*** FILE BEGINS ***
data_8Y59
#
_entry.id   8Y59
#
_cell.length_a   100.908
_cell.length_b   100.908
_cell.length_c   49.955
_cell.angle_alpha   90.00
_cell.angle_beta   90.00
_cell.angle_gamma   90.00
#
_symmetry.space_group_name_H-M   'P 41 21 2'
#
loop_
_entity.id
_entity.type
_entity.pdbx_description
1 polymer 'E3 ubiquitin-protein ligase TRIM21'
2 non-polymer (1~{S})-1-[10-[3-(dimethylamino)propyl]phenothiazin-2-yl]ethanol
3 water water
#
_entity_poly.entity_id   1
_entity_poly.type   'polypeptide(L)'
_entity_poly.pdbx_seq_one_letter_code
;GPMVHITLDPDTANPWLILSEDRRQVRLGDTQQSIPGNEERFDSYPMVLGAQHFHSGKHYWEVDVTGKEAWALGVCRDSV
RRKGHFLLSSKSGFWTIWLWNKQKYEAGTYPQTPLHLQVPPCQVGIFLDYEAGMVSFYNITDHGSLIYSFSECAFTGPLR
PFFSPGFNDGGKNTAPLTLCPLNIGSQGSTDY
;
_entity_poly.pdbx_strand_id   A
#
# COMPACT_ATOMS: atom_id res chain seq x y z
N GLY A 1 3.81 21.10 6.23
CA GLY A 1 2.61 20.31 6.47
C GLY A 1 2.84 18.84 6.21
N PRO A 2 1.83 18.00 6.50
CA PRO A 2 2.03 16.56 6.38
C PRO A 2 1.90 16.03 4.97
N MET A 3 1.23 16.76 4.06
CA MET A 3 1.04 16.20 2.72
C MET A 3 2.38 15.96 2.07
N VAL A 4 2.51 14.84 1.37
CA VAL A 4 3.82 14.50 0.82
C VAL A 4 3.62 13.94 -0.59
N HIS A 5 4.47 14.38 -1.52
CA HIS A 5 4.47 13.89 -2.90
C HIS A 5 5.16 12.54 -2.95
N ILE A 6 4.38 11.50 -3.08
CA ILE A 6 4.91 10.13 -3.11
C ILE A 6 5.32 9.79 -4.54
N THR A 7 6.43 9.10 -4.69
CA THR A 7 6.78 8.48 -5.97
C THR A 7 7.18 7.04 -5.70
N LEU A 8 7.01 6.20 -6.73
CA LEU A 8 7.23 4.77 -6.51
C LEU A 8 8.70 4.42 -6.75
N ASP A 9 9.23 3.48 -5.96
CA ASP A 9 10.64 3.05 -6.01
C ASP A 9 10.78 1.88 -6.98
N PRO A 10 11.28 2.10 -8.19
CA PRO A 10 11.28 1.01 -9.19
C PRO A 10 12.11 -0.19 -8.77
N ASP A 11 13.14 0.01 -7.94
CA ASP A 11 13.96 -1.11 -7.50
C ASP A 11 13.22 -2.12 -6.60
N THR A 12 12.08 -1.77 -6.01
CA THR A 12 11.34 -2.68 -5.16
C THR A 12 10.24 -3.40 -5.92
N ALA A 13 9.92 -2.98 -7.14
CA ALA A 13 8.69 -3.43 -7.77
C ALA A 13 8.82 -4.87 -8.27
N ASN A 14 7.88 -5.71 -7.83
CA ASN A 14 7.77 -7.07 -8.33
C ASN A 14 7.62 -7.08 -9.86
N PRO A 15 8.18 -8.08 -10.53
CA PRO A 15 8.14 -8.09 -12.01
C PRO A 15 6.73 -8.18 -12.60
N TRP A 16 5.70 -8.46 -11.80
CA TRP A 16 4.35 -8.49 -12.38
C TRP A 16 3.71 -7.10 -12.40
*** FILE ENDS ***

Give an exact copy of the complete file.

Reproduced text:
data_8Y59
#
_entry.id   8Y59
#
_cell.length_a   100.908
_cell.length_b   100.908
_cell.length_c   49.955
_cell.angle_alpha   90.00
_cell.angle_beta   90.00
_cell.angle_gamma   90.00
#
_symmetry.space_group_name_H-M   'P 41 21 2'
#
loop_
_entity.id
_entity.type
_entity.pdbx_description
1 polymer 'E3 ubiquitin-protein ligase TRIM21'
2 non-polymer (1~{S})-1-[10-[3-(dimethylamino)propyl]phenothiazin-2-yl]ethanol
3 water water
#
_entity_poly.entity_id   1
_entity_poly.type   'polypeptide(L)'
_entity_poly.pdbx_seq_one_letter_code
;GPMVHITLDPDTANPWLILSEDRRQVRLGDTQQSIPGNEERFDSYPMVLGAQHFHSGKHYWEVDVTGKEAWALGVCRDSV
RRKGHFLLSSKSGFWTIWLWNKQKYEAGTYPQTPLHLQVPPCQVGIFLDYEAGMVSFYNITDHGSLIYSFSECAFTGPLR
PFFSPGFNDGGKNTAPLTLCPLNIGSQGSTDY
;
_entity_poly.pdbx_strand_id   A
#
# COMPACT_ATOMS: atom_id res chain seq x y z
N GLY A 1 3.81 21.10 6.23
CA GLY A 1 2.61 20.31 6.47
C GLY A 1 2.84 18.84 6.21
N PRO A 2 1.83 18.00 6.50
CA PRO A 2 2.03 16.56 6.38
C PRO A 2 1.90 16.03 4.97
N MET A 3 1.23 16.76 4.06
CA MET A 3 1.04 16.20 2.72
C MET A 3 2.38 15.96 2.07
N VAL A 4 2.51 14.84 1.37
CA VAL A 4 3.82 14.50 0.82
C VAL A 4 3.62 13.94 -0.59
N HIS A 5 4.47 14.38 -1.52
CA HIS A 5 4.47 13.89 -2.90
C HIS A 5 5.16 12.54 -2.95
N ILE A 6 4.38 11.50 -3.08
CA ILE A 6 4.91 10.13 -3.11
C ILE A 6 5.32 9.79 -4.54
N THR A 7 6.43 9.10 -4.69
CA THR A 7 6.78 8.48 -5.97
C THR A 7 7.18 7.04 -5.70
N LEU A 8 7.01 6.20 -6.73
CA LEU A 8 7.23 4.77 -6.51
C LEU A 8 8.70 4.42 -6.75
N ASP A 9 9.23 3.48 -5.96
CA ASP A 9 10.64 3.05 -6.01
C ASP A 9 10.78 1.88 -6.98
N PRO A 10 11.28 2.10 -8.19
CA PRO A 10 11.28 1.01 -9.19
C PRO A 10 12.11 -0.19 -8.77
N ASP A 11 13.14 0.01 -7.94
CA ASP A 11 13.96 -1.11 -7.50
C ASP A 11 13.22 -2.12 -6.60
N THR A 12 12.08 -1.77 -6.01
CA THR A 12 11.34 -2.68 -5.16
C THR A 12 10.24 -3.40 -5.92
N ALA A 13 9.92 -2.98 -7.14
CA ALA A 13 8.69 -3.43 -7.77
C ALA A 13 8.82 -4.87 -8.27
N ASN A 14 7.88 -5.71 -7.83
CA ASN A 14 7.77 -7.07 -8.33
C ASN A 14 7.62 -7.08 -9.86
N PRO A 15 8.18 -8.08 -10.53
CA PRO A 15 8.14 -8.09 -12.01
C PRO A 15 6.73 -8.18 -12.60
N TRP A 16 5.70 -8.46 -11.80
CA TRP A 16 4.35 -8.49 -12.38
C TRP A 16 3.71 -7.10 -12.40